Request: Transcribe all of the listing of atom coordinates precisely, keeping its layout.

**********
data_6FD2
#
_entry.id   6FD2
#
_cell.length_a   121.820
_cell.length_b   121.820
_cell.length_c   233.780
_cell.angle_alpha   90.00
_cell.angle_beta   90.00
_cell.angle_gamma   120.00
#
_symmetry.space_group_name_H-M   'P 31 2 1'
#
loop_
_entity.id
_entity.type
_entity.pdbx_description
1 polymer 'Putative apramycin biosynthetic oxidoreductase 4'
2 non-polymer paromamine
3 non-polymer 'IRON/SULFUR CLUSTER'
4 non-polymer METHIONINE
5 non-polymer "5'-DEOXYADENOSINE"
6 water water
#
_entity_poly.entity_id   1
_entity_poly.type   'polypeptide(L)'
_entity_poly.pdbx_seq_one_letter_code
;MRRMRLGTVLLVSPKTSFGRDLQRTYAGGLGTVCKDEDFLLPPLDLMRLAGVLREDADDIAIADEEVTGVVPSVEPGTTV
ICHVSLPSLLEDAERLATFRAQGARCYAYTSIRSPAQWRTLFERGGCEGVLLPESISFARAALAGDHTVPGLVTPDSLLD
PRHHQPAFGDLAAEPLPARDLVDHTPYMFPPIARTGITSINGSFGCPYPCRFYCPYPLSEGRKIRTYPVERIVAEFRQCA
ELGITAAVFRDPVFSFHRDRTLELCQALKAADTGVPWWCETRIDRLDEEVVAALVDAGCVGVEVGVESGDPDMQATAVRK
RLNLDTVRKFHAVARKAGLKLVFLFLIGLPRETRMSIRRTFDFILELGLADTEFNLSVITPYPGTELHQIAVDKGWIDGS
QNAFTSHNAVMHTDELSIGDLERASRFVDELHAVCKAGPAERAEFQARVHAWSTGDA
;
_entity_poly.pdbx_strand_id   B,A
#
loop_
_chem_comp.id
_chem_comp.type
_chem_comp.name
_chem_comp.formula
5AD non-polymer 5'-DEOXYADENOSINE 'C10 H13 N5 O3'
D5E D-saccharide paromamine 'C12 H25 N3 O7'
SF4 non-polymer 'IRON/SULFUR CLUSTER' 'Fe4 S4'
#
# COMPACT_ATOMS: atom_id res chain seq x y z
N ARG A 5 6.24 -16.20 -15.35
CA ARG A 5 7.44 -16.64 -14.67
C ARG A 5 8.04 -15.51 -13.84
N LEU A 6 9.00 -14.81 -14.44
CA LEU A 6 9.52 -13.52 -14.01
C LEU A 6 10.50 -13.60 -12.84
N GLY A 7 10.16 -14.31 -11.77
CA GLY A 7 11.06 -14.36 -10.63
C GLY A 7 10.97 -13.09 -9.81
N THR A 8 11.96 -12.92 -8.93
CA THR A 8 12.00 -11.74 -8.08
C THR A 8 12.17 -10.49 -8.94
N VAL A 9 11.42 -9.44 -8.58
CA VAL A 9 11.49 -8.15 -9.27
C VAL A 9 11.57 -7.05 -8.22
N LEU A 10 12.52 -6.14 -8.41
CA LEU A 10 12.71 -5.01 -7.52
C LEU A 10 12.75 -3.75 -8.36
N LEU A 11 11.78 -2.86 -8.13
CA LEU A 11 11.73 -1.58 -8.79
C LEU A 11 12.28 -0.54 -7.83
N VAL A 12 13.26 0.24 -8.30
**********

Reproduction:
data_6FD2
#
_entry.id   6FD2
#
_cell.length_a   121.820
_cell.length_b   121.820
_cell.length_c   233.780
_cell.angle_alpha   90.00
_cell.angle_beta   90.00
_cell.angle_gamma   120.00
#
_symmetry.space_group_name_H-M   'P 31 2 1'
#
loop_
_entity.id
_entity.type
_entity.pdbx_description
1 polymer 'Putative apramycin biosynthetic oxidoreductase 4'
2 non-polymer paromamine
3 non-polymer 'IRON/SULFUR CLUSTER'
4 non-polymer METHIONINE
5 non-polymer "5'-DEOXYADENOSINE"
6 water water
#
_entity_poly.entity_id   1
_entity_poly.type   'polypeptide(L)'
_entity_poly.pdbx_seq_one_letter_code
;MRRMRLGTVLLVSPKTSFGRDLQRTYAGGLGTVCKDEDFLLPPLDLMRLAGVLREDADDIAIADEEVTGVVPSVEPGTTV
ICHVSLPSLLEDAERLATFRAQGARCYAYTSIRSPAQWRTLFERGGCEGVLLPESISFARAALAGDHTVPGLVTPDSLLD
PRHHQPAFGDLAAEPLPARDLVDHTPYMFPPIARTGITSINGSFGCPYPCRFYCPYPLSEGRKIRTYPVERIVAEFRQCA
ELGITAAVFRDPVFSFHRDRTLELCQALKAADTGVPWWCETRIDRLDEEVVAALVDAGCVGVEVGVESGDPDMQATAVRK
RLNLDTVRKFHAVARKAGLKLVFLFLIGLPRETRMSIRRTFDFILELGLADTEFNLSVITPYPGTELHQIAVDKGWIDGS
QNAFTSHNAVMHTDELSIGDLERASRFVDELHAVCKAGPAERAEFQARVHAWSTGDA
;
_entity_poly.pdbx_strand_id   B,A
#
loop_
_chem_comp.id
_chem_comp.type
_chem_comp.name
_chem_comp.formula
5AD non-polymer 5'-DEOXYADENOSINE 'C10 H13 N5 O3'
D5E D-saccharide paromamine 'C12 H25 N3 O7'
SF4 non-polymer 'IRON/SULFUR CLUSTER' 'Fe4 S4'
#
# COMPACT_ATOMS: atom_id res chain seq x y z
N ARG A 5 6.24 -16.20 -15.35
CA ARG A 5 7.44 -16.64 -14.67
C ARG A 5 8.04 -15.51 -13.84
N LEU A 6 9.00 -14.81 -14.44
CA LEU A 6 9.52 -13.52 -14.01
C LEU A 6 10.50 -13.60 -12.84
N GLY A 7 10.16 -14.31 -11.77
CA GLY A 7 11.06 -14.36 -10.63
C GLY A 7 10.97 -13.09 -9.81
N THR A 8 11.96 -12.92 -8.93
CA THR A 8 12.00 -11.74 -8.08
C THR A 8 12.17 -10.49 -8.94
N VAL A 9 11.42 -9.44 -8.58
CA VAL A 9 11.49 -8.15 -9.27
C VAL A 9 11.57 -7.05 -8.22
N LEU A 10 12.52 -6.14 -8.41
CA LEU A 10 12.71 -5.01 -7.52
C LEU A 10 12.75 -3.75 -8.36
N LEU A 11 11.78 -2.86 -8.13
CA LEU A 11 11.73 -1.58 -8.79
C LEU A 11 12.28 -0.54 -7.83
N VAL A 12 13.26 0.24 -8.30